Insurance Terms Defined

Being a doctor in a small office I’ve had the opportunity to work and learn numerous aspects of running things.  Insurance is the primary aspect I hear questions about on a daily basis.  It seems as though each day insurance policies are changing. Regardless if you have a brand new policy midyear, or have maintained your current policy, there are a handful of terms you should understand.

All medical offices have a fee schedule.  A fee schedule is a list of services and the amount billed to an insurance company.  These fee schedules are determined based on location and other aspects which as a patient you could care less about. On a very basic level, paying for insurance gives you the privilege of paying that companies rates.

Medical office rate for exam: $100
Blue Cross Blue Shield Rate for same exam: $80

If you have BCBS insurance, you can only pay up to $80 for that exam.  You get the $20 discount.

Here are a list of other terms you should be familiar with.

Deductible: A specific dollar amount that your health insurance company may require that you pay out-of-pocket each year before your health insurance plan begins to make payments for claims.  Not all plans require a deductible, but a handful do.  It is important to note that some plans also have a family and/or individual deductible.

CoPay (Co-Payment): A specific charge that your health insurance plan may require that you pay for a specific medical service or supply.  For example, for office visits (exams), or prescription drugs you may have a $20 Co-payment.  That is the amount you are responsible for and your insurance pays the rest.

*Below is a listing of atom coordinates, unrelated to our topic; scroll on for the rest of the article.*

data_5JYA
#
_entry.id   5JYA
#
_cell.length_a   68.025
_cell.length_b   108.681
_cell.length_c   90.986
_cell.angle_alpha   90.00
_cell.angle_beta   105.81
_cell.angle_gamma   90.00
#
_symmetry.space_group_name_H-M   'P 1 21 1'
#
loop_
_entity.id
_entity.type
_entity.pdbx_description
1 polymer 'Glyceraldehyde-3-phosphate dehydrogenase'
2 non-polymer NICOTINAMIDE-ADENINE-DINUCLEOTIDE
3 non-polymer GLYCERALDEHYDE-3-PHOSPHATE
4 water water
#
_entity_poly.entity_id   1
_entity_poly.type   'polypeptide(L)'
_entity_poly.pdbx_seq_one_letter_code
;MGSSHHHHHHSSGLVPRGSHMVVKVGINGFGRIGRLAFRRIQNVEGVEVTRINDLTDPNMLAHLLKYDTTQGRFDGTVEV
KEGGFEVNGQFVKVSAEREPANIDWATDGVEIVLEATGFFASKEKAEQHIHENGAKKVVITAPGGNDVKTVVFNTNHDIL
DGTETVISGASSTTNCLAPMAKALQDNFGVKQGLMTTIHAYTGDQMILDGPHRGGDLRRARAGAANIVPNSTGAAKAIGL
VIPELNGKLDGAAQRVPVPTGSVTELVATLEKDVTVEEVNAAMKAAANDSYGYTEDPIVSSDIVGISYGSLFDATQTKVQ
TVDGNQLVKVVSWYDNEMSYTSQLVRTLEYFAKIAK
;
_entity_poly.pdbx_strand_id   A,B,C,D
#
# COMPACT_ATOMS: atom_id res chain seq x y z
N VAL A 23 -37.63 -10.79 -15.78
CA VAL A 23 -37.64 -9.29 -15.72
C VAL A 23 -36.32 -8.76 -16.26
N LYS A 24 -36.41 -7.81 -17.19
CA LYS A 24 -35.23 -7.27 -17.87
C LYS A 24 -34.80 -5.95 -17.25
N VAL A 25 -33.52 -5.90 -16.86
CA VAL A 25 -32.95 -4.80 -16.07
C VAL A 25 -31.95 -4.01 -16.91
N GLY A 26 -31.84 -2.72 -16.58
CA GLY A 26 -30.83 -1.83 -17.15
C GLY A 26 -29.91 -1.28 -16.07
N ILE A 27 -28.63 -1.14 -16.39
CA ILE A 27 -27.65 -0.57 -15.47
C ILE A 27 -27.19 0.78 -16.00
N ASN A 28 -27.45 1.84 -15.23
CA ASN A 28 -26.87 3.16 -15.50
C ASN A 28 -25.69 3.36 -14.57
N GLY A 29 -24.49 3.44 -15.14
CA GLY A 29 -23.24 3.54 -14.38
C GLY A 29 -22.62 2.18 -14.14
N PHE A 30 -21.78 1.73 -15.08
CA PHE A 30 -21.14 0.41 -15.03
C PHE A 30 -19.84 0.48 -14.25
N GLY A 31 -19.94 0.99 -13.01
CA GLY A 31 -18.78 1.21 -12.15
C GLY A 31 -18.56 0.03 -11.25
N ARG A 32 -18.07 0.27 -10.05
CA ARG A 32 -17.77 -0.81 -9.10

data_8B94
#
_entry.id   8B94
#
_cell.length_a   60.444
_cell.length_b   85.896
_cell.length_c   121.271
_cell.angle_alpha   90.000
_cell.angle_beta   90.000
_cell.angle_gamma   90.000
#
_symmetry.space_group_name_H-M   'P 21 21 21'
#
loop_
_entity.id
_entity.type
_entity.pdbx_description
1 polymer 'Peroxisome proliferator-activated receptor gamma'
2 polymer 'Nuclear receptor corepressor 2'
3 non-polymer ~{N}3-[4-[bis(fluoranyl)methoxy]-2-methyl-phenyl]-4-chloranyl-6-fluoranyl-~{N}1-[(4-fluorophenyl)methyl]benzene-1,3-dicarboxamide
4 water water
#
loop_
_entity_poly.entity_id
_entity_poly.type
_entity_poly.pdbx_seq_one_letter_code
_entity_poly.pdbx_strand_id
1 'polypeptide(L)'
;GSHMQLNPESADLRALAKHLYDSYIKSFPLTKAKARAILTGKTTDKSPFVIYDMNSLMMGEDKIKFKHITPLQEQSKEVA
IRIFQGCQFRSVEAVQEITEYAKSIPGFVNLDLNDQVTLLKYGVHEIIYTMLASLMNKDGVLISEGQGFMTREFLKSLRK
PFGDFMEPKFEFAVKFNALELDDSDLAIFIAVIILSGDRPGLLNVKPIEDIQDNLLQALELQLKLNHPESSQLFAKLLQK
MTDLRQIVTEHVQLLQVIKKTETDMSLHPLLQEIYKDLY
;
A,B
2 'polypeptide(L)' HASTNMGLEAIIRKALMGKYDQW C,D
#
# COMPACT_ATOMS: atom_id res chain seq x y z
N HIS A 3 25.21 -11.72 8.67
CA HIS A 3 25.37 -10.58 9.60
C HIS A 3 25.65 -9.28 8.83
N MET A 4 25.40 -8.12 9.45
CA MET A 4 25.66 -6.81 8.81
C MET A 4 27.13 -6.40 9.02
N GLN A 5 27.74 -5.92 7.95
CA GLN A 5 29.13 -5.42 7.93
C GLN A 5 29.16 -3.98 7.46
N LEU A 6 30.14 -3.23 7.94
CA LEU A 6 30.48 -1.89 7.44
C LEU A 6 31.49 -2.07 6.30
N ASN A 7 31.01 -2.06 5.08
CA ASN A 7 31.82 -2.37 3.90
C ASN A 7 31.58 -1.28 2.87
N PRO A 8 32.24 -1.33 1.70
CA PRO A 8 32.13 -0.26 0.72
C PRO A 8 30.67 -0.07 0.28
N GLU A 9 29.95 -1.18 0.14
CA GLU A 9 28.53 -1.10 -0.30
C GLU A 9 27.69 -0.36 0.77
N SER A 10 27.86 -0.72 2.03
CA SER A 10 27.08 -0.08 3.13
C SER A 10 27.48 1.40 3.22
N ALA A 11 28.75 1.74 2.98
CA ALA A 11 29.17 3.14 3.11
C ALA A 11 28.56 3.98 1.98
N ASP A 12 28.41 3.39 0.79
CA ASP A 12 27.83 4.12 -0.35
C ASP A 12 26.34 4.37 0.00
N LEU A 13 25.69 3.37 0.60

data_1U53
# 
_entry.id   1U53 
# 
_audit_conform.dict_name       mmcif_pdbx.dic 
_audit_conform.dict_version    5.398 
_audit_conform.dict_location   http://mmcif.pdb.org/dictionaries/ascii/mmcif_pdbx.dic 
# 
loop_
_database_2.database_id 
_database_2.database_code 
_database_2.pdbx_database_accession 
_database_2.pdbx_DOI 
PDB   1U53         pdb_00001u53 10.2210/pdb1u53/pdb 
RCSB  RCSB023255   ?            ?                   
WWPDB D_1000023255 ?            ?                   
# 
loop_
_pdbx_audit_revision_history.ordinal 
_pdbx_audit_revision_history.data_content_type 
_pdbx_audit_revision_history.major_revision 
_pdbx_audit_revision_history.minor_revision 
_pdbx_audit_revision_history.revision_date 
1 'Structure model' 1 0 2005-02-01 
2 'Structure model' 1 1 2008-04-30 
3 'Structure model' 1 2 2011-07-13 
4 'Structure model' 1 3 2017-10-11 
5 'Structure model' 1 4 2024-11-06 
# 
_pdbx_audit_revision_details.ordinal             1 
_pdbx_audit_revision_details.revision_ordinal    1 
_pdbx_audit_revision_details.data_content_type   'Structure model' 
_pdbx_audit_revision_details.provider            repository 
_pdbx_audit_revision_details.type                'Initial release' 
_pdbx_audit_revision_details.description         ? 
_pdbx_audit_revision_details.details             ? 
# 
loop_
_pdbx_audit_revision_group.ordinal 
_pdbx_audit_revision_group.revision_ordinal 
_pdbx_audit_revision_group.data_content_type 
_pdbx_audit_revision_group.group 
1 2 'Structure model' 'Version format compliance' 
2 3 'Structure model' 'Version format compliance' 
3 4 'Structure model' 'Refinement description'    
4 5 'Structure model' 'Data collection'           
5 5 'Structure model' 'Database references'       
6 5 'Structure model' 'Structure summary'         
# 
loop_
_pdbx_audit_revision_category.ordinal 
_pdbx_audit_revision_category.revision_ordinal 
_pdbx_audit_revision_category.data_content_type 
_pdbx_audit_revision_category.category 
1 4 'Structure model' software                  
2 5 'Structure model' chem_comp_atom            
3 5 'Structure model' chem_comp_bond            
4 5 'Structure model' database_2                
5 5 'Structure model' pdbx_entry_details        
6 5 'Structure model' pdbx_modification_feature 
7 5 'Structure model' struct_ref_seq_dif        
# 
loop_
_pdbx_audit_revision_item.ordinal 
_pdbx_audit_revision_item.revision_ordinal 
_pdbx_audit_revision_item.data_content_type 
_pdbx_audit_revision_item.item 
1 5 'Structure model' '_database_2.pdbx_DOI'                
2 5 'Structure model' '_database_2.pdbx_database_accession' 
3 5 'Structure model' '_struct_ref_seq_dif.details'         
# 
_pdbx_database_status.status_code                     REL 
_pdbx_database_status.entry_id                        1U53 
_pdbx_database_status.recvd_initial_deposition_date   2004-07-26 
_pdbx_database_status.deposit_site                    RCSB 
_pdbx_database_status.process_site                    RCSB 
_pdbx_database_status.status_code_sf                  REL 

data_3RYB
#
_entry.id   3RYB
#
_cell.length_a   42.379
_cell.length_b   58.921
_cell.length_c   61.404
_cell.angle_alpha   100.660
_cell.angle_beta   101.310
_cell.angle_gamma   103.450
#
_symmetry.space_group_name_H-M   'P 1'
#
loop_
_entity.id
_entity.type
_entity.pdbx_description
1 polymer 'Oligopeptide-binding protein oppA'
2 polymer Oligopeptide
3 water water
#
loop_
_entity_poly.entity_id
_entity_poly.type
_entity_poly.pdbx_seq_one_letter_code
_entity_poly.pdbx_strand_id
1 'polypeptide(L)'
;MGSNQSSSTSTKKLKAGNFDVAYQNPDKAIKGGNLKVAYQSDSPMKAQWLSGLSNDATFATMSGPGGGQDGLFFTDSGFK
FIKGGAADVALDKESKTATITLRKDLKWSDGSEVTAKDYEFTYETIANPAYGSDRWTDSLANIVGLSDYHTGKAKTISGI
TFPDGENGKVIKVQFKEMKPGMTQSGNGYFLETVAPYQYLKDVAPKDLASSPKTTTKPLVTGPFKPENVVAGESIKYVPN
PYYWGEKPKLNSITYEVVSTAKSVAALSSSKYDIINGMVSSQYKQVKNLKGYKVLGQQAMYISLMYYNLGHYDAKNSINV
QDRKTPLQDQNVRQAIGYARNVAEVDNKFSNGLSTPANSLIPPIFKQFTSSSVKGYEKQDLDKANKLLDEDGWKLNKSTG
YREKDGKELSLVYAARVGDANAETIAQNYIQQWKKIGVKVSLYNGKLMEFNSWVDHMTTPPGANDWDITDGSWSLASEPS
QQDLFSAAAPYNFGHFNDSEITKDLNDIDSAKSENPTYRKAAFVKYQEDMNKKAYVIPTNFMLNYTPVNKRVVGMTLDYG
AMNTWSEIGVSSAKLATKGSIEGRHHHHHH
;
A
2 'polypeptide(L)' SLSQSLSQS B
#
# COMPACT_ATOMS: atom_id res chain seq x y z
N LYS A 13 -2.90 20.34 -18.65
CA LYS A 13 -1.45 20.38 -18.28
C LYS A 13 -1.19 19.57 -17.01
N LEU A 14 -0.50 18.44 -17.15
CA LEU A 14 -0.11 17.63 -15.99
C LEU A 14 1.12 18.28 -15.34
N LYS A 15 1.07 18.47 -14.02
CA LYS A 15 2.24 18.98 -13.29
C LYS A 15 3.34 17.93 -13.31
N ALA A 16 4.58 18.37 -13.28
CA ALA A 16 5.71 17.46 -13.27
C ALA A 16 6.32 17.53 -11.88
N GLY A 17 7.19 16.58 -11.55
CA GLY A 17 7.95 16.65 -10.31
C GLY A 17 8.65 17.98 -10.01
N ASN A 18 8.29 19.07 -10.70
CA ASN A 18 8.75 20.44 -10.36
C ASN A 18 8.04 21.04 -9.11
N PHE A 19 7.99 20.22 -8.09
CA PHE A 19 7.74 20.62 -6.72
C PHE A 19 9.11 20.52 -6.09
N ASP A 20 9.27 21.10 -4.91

Co-Insurance: Coinsurance is the term used by health insurance companies to refer to the amount that you are required to pay for a medical claim, apart from any co-payments or deductible. For example, if your health insurance plan has a 20% coinsurance requirement (and does not have any additional co-payment or deductible requirements), then a $100 medical bill would cost you $20, and the insurance company would pay the remaining $80.

Over the last few years I have noticed an increasing number of variable insurances.  This means that for each service provided, the patient has a different coverage.  In a chiropractic office, an example would be:

Office Visit (exam): $20 Co-payment
Adjustment : 20% Coinsurance
Physical Therapy: $20 Co-payment
X-rays: 20% Coinsurance

In most cases, a service with a co-payment, will not require you to fulfill your deductible, but a service with coinsurance WILL require you to fulfill your deductible.

Here is an example to help explain.  Patient X has a BCBS Plan with the following:

$500 Deductible (has met $0.00 of $500)
$20 Copay for Office Visits
20% Coinsurance for all other services

Patient X visits our chiropractic office for an exam, x-rays and adjustment.  Blue Cross Blue Shield rates for those services are:

Exam (Office Visit): $100
X-rays: $100
Adjustment: $40

Patient X Will Owe:
Exam (office visit): $20 Copay
X-rays: $100 (being billed towards deductible)
Adjustment: $40 (being billed towards deductible)
Total: $160

Patient Z visits our chiropractic office with the same coverage and same services EXCEPT Patient Z has met all $500 of his/her deductible.

Patient Z will owe:

Exam (office visit): $20 Copay
X-rays: $20 (20% coinsurance of $100)
Adjustment: $8.00 (20% coinsurance of $40)
Total: $48.00

Insurance can be a bit tricky and we recommend you get familiar with your plan and ask questions.  As a service to all of our patients we pre-verify your coverage for any services offered at our office so you are aware of what the cost will be for you.

Feel free to post questions that I can answer, especially if you were unable to follow any of the examples!  I hope you take away a few basic terms to help make the transition with insurance an easier one in 2017!

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